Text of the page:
NIDA Invests Nearly $7M to Address the Opioid Crisis Among Women Who Experience Intimate Partner Violence
The National Institutes of Health and National Institute on Drug Abuse has awarded nearly $7 million to MPIs Tami Sullivan, PhD (Psychiatry and Public Health); E. Jennifer Edelman, MD, MHS (Internal Medicine and Public Health); and Dawn Johnson, PhD (University of Akron Department of Psychology) to study medication for opioid use disorder treatment retention among women who experience intimate partner violence.
Yale's Pettigrew to lead University of Minnesota School of Public Health
Melinda Pettigrew, professor of epidemiology and deputy dean of the Yale School of Public Health (YSPH), who served as interim dean of YSPH during the last year, has accepted the position of dean at the University of Minnesota School of Public Health.Source: Yale Today
Professor Becca Levy Honored by Gerontological Society of America
Becca Levy, a professor of social & behavioral sciences, was awarded with the 2023 Richard Kalish Innovative Publication Award by the Gerontological Society of America for her 2022 book "Breaking the Age Code: How Your Age Beliefs Determine How Long and Well You Live."
Nicole Deziel named co-director of the Yale Center for Perinatal, Pediatric, and Environmental Epidemiology
Nicole Deziel, associate professor of epidemiology (environmental health sciences), has been named a co-director of the Yale Center for Perinatal, Pediatric, and Environmental Epidemiology, starting July 1. She will share co-directing duties with current director Andrew DeWan, associate professor of epidemiology (chronic diseases).
The Age When You Stop Feeling Young
The first members of the millennial generation, often classified as those born between about 1980 and 1996, begin to turn 43 this year. It’s the average age when Americans stop feeling young, according to a study by Worldwide Independent Network of Market Research.Source: The Wall Street Journal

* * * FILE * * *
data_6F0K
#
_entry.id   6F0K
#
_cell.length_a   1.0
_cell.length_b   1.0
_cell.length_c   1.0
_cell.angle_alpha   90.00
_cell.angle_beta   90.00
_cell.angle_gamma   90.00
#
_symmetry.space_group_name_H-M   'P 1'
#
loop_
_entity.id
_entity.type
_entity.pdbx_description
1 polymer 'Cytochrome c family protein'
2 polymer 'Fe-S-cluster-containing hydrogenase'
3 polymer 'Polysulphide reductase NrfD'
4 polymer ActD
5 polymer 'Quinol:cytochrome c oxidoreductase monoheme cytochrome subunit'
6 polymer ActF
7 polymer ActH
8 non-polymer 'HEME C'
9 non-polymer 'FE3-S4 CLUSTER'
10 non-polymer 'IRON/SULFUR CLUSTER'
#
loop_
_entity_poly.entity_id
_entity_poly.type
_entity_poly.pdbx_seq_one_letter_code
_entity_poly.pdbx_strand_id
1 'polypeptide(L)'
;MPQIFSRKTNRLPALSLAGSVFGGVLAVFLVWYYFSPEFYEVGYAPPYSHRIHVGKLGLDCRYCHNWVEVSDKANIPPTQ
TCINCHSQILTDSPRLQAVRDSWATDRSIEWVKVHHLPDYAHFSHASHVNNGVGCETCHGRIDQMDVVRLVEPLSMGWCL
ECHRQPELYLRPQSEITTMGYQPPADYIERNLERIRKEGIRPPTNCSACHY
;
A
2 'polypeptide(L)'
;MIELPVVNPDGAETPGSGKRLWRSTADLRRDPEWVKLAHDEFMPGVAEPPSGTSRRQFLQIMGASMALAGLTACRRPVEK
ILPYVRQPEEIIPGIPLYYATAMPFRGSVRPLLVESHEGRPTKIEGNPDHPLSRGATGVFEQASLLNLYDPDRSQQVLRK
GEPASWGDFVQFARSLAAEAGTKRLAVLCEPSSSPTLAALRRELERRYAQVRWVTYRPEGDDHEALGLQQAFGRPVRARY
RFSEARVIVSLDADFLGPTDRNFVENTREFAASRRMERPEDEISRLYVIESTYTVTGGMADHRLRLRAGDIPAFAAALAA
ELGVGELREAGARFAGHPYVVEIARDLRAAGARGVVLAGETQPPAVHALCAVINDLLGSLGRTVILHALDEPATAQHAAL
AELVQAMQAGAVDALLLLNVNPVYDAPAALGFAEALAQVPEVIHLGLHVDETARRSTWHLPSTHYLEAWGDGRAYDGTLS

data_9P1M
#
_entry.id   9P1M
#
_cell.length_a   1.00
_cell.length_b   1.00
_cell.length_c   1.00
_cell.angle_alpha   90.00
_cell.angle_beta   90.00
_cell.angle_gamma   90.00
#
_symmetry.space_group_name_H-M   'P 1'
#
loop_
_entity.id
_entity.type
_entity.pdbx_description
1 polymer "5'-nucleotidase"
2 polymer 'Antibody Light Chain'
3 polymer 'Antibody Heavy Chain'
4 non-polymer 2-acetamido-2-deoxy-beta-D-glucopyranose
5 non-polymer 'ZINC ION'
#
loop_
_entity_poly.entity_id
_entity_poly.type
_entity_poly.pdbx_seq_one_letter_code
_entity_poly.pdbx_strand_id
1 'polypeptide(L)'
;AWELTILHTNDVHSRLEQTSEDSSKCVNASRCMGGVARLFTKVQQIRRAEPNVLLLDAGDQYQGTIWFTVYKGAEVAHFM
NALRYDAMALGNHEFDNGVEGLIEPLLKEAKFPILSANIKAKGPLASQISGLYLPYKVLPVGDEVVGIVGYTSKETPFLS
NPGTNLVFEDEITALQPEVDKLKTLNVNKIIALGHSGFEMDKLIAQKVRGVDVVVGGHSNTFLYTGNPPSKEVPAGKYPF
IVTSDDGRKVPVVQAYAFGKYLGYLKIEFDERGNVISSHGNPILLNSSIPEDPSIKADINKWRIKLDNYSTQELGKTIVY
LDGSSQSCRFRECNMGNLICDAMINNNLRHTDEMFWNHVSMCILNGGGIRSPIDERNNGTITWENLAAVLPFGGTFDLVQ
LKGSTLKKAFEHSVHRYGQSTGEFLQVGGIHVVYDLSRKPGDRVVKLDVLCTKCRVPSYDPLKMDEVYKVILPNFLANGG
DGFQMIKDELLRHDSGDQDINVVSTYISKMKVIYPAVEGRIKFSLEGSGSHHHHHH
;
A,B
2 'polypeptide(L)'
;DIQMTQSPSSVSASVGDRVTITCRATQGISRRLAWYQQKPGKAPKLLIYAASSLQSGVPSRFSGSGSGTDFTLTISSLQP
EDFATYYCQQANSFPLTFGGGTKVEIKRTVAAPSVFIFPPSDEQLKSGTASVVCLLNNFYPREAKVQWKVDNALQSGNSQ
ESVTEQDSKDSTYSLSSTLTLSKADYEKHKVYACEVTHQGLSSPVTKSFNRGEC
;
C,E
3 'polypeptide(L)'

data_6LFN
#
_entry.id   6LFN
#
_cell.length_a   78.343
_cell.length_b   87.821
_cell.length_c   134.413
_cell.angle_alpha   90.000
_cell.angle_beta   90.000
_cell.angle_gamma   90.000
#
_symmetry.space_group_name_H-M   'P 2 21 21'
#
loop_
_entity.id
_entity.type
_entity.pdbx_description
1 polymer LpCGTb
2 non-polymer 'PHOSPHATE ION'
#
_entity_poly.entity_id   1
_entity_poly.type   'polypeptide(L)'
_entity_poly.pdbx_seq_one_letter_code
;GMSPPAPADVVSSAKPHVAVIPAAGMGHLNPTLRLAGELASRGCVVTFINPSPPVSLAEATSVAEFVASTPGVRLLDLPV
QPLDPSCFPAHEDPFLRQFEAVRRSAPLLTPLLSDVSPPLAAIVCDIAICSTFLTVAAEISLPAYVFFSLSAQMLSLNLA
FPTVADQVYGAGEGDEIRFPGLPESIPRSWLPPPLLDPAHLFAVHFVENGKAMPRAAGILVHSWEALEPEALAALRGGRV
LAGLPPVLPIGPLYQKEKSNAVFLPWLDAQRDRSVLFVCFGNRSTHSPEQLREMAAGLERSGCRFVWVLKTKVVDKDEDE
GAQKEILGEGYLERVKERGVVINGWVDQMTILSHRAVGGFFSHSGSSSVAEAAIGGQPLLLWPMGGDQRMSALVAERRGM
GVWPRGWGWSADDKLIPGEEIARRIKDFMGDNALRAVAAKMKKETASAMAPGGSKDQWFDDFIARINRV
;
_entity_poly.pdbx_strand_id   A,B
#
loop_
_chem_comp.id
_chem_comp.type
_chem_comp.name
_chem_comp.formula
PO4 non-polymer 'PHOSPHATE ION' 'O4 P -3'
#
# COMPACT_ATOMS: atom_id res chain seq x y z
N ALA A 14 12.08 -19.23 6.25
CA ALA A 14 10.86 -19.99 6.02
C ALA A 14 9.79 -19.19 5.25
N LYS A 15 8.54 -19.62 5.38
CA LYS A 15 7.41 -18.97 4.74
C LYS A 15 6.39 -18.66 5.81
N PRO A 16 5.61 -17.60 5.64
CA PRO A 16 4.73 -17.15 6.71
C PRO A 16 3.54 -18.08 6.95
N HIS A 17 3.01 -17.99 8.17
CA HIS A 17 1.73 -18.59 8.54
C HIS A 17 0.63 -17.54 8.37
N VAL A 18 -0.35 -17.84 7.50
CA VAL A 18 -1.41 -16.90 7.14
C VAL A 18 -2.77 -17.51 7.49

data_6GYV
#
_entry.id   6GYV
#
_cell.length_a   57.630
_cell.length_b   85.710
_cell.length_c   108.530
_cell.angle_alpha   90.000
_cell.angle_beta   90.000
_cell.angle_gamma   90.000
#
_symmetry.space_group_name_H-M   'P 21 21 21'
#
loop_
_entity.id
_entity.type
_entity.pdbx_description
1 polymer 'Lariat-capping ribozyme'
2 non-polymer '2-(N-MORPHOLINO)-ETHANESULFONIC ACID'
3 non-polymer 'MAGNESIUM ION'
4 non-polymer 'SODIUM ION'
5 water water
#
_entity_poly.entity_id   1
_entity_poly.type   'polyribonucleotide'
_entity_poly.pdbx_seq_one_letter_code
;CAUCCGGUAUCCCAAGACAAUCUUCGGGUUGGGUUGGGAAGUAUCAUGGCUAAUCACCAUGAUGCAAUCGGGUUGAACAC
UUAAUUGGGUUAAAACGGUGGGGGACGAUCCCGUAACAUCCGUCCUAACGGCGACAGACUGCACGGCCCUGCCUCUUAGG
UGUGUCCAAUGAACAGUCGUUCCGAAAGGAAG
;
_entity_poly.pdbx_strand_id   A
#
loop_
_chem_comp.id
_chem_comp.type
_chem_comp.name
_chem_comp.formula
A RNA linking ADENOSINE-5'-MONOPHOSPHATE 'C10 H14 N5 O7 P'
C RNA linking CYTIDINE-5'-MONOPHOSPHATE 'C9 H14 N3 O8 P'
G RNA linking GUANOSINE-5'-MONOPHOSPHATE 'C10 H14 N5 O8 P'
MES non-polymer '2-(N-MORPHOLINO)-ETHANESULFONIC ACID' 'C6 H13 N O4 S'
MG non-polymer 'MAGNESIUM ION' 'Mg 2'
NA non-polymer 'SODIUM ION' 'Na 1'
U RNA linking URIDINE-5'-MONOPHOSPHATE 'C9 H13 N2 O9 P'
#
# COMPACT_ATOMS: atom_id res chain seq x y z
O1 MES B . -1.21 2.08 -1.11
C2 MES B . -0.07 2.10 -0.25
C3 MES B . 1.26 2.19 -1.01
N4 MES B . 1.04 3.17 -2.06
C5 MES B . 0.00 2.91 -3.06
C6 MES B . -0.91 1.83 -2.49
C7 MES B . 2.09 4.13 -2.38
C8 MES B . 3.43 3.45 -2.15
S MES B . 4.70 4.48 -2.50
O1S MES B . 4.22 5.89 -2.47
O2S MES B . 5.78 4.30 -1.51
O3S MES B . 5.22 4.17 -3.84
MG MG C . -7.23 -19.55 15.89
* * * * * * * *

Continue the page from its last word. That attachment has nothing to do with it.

A new Yale research study will examine public health impacts of cancer-causing chemical in L.I. drinking water
Yale University scientists are preparing to launch a study on Long Island to determine the health effects of the chemical 1,4 dioxane, a contaminant likely to cause cancer in people, according to the U.S. Environmental Protection Agency. The Yale Superfund Research Center is looking for volunteers who live on Long Island, where the chemical is being detected in private wells and public water supply systems at higher levels than most of the rest of the country, to participate in the study.Source: Riverhead Local
YSPH students benefiting from interdisciplinary mentorship by REIDS Fellow alumnus
As an alumnus of the Research Education Institute for Diverse Scholars (REIDS) at the Yale School of Public Health, S. Raquel Ramos understands the value of mentorship and opportunity in academia. Now an associate professor at the Yale School of Nursing with a joint appointment in the Department of Social and Behavioral Sciences at YSPH, Ramos is carrying the REIDS’ mission forward by mentoring three MPH students in the interdisciplinary research she conducts at the intersection of nursing and public health.
Jason L. Schwartz – teaching the richness and complexity of public health
The latest Faculty Spotlight shines on Jason L. Schwartz, an an associate professor in the Department of Health Policy and Management at the Yale School of Public Health, who teaches primarily about vaccines and vaccination policy.
Nasal Vaccination May Protect Against Respiratory Viruses Better Than Injected Vaccines
Akiko Iwasaki, PhD, discusses her lab's finding that intranasal vaccinations, by triggering immune properties of mucosal membranes, may offer better protection against respiratory viruses than injected vaccines.
Nasal Vaccine May Aid Fight Against New Viral Variants
Akiko Iwasaki and her colleagues found that intranasal vaccination provided broad-based protection against heterologous respiratory viruses in mice, while so-called systemic immunization, which uses an injection to elicit body-wide protection, did not.Source: YaleNews